I’ve just been doing some work with the iCE40 series of FPGAs from Lattice Semiconductor. They’re small FPGAs, with up to 7680 gates, and they’re very low-power, which is nice for mobile applications. From what I can gather, Lattice acquired the designs when they bought a company called SiliconBlue in 2011. I’ve been used to using the Lattice Diamond software with their other chips, but the iCE40 chips aren’t supported by Diamond. Instead, they get their own software called iCEcube2. It’s a bit of a pain to use and not very well documented. I’ve just been through the process of starting a project and getting a very basic design working, and I’m writing about it here in case someone else finds it useful.
The iCEcube2 software looks convincingly like an IDE, but it isn’t, really. It doesn’t even seem to have a way of creating new source code files, and the order in which some things have to be done is not at all obvious. I think iCEcube2 is really designed for taking existing designs and implementing them on the Lattice iCE40 chips. While the software is a complete dog’s breakfast, it does have the key advantage of being free. You do need to create a node-locked licence for it using their licencing page.
To start an empty project, double click Project -> New Project. Select the chip you’re going to use. This creates a folder with the title of the project, containing:
- folder <project>_Implmnt, containing folder sbt, containing folders constraint, log and outputs. All are empty apart from iceCube0.log in log folder.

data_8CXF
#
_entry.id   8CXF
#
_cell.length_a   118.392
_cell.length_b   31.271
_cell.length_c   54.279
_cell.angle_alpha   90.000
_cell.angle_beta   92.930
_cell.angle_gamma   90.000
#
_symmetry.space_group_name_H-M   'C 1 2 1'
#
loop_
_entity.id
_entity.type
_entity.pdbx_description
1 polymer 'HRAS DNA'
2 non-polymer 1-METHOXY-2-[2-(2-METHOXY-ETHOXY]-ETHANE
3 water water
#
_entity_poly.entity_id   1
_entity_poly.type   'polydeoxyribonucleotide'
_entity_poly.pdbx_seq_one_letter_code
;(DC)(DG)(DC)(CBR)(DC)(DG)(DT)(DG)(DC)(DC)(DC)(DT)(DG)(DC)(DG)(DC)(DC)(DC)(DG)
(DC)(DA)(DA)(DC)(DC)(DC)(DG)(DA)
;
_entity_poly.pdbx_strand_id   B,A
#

Now you can add your source files. If you click on ‘Synthesis Tool’, then an ‘Add Synthesis Files’ menu item appears, but clicking on this doesn’t do anything useful. You have to right-click on ‘Add Synthesis Files’ and select ‘Add Files…’ from the pop-up menu. Go figure. I used a very simple VHDL source file:
LIBRARY ieee; USE ieee.std_logic_1164.ALL; ENTITY test IS PORT ( d: in std_logic; q: out std_logic; qn: out std_logic ); END test; ARCHITECTURE rtl OF test IS BEGIN q <= d; qn <= not d; END rtl;
At this point I’d expect to be able to allocate signal names (d, q and qn, in this case) to pins on the device package. But you can’t do that yet in the wonderful world of iCEcube2. All the buttons on the toolbar are greyed out. The way to proceed is to double click ‘Run Synplify Pro Synthesis’. Hopefully your code will compile without errors, and lots of files get created.
The project folder now contains:
- stdout.log and stdout.log.bak
- loads of stuff under <project>_Implmnt
Two new files appear in the project under ‘P&R Flow’: <project>.edf and <project>.scf.
Now double-click ‘Run P&R’. The design will get placed and routed, and a bitmap gets generated for programming the chip.
At this point the toolbar buttons for timing constraints, pin constraints, floor planner, package view, power estimator and timing analysis become active. Hurrah! Now you can change your pin constraints.
Click on ‘Pin Constraints Editor’, the fourth icon from the left. Put in the pin locations for the signals you want. Make sure you click the ‘locked’ checkboxes on the left hand side, otherwise the place and route process is likely to move them. Press ctrl-S to save. The constraints get saved in <project>_Implmnt\sbt\constraint\<top design file>_pcf_sbt.pcf. You will then get asked to add the file to the project. Say yes.
If you’re using source control, it’s a good idea to add this file to it. I’m not so sure about all the other junk that iCEcube generates.
Now double-click ‘Run P&R’ again and the new bitmap file will be generated, using your pin constraints.
Programming an actual chip (or at least its SPI Flash ROM) needs the Diamond Programming tool, which comes as part of the Lattice Diamond software and *not* as part of iCEcube2. That’s just another couple of gigabytes to download, and another licence (free) to acquire, so it’s a pain, but it does work.